The Rhineland Campaign
After opening the port of Antwerp with the successful conclusion of the Scheldt Campaign, the Canadian army entered a very welcome period of relative inactivity for the next three months. The war was entering its final phase, but the fighting was far from over and the Germans had yet to surrender.
To destroy the German army the Allies needed to keep attacking; there could be no rest. For the invasion of Germany in February 1945, General Harry Crerar’s First Canadian Army was the largest formation ever under the control of a single Canadian commander – nearly half a million Canadian and British soldiers. This powerful force was required as Hitler’s forces now fought to defend their home territory. Previously, the Germans had been struggling to hold conquered territory in France, Belgium, and the Netherlands. Now they were defending their own homes and families. Not surprisingly, they fought much harder and did not give up ground as easily.
The first phase of the battle was led by the British divisions under Canadian command. The 2nd Canadian Corps soon joined the fight. The battlefield they faced was cold, wet, and muddy and it seemed their enemy possessed an almost unlimited amount of artillery ammunition. The second phase, known as Operation Blockbuster, saw the First Canadian Army take over the primary fight. Infantry, artillery, and tanks worked closely together to accomplish their task.
As of 1 March, the Canadians had advanced some five kilometres and prepared to attack the Hochwald Gap, an open railway corridor through a heavily forested area. They would be led by the tanks of the 4th Canadian Armoured Division. Casualties were heavy as the Germans received steady reinforcements and refused to give up any territory.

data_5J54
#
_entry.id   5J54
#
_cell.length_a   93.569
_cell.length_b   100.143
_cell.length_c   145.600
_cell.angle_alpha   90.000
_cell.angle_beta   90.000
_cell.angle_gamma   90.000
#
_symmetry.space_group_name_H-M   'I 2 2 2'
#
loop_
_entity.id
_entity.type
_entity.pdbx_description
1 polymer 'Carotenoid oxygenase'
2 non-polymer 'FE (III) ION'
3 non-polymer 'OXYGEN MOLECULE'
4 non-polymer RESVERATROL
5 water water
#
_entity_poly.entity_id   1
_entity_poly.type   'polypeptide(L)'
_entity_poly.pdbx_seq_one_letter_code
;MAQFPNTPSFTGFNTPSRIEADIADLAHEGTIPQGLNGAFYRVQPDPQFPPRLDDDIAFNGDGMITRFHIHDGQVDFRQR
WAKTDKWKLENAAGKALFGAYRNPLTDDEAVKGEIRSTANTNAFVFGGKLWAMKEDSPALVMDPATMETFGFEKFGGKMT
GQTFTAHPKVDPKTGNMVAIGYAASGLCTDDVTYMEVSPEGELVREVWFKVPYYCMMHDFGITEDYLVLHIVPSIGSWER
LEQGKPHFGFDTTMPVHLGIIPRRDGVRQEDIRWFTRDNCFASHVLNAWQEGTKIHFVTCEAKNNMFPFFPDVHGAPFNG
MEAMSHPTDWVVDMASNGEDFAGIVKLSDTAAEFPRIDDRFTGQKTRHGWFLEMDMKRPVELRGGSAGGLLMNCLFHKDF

The nasty fighting in the Hochwald continued until the morning of 2 March when suddenly the enemy disappeared. The Germans had pulled back across the Rhine River as a result of American progress to the south. They had no choice for otherwise they would have been surrounded and completely destroyed.
The final phase in the Battle of the Rhineland was Operations Plunder and Varsity, an assault crossing of the Rhine River combined with a major drop of airborne and parachute troops on the far side. The Canadians were front and centre in both operations. On 23 March, Operation Plunder was launched, with units of the 3rd Canadian Infantry Division following British regiments across the Rhine. The 9th Canadian Infantry Brigade faced tough fighting once across the river. Varsity, the last major Anglo-American airborne offensive of the war, took place on 24 March. The initial drops by the 17th US Airborne Division and the 6th British Airborne Division (including the 1st Canadian Parachute Battalion) were initially unopposed, but the German anti-aircraft defences soon found their range and the Allies sustained heavy casualties during the follow-on drops.
Within a few days, the Germans began retreating and the battle was officially over by the end of March. The fighting had been hard and costly. Overall, First Canadian Army endured 15,634 killed, wounded, or missing during the Rhineland operations. The casualty count included 5,304 Canadians during just February and March. Of these, 1,617 are buried in the Groesbeek Canadian War Cemetery in the Netherlands.
The campaign ended with the Allies crossing the Rhine River and breaking the back of the last major German defensive line. The British and American armies, joined by the Soviet Red Army from the east, would continue to carry the fight ever deeper into Germany. For the Canadians, the next chapter was the liberation of the Netherlands. The end of the war was less than six weeks away, but nobody knew that at the time.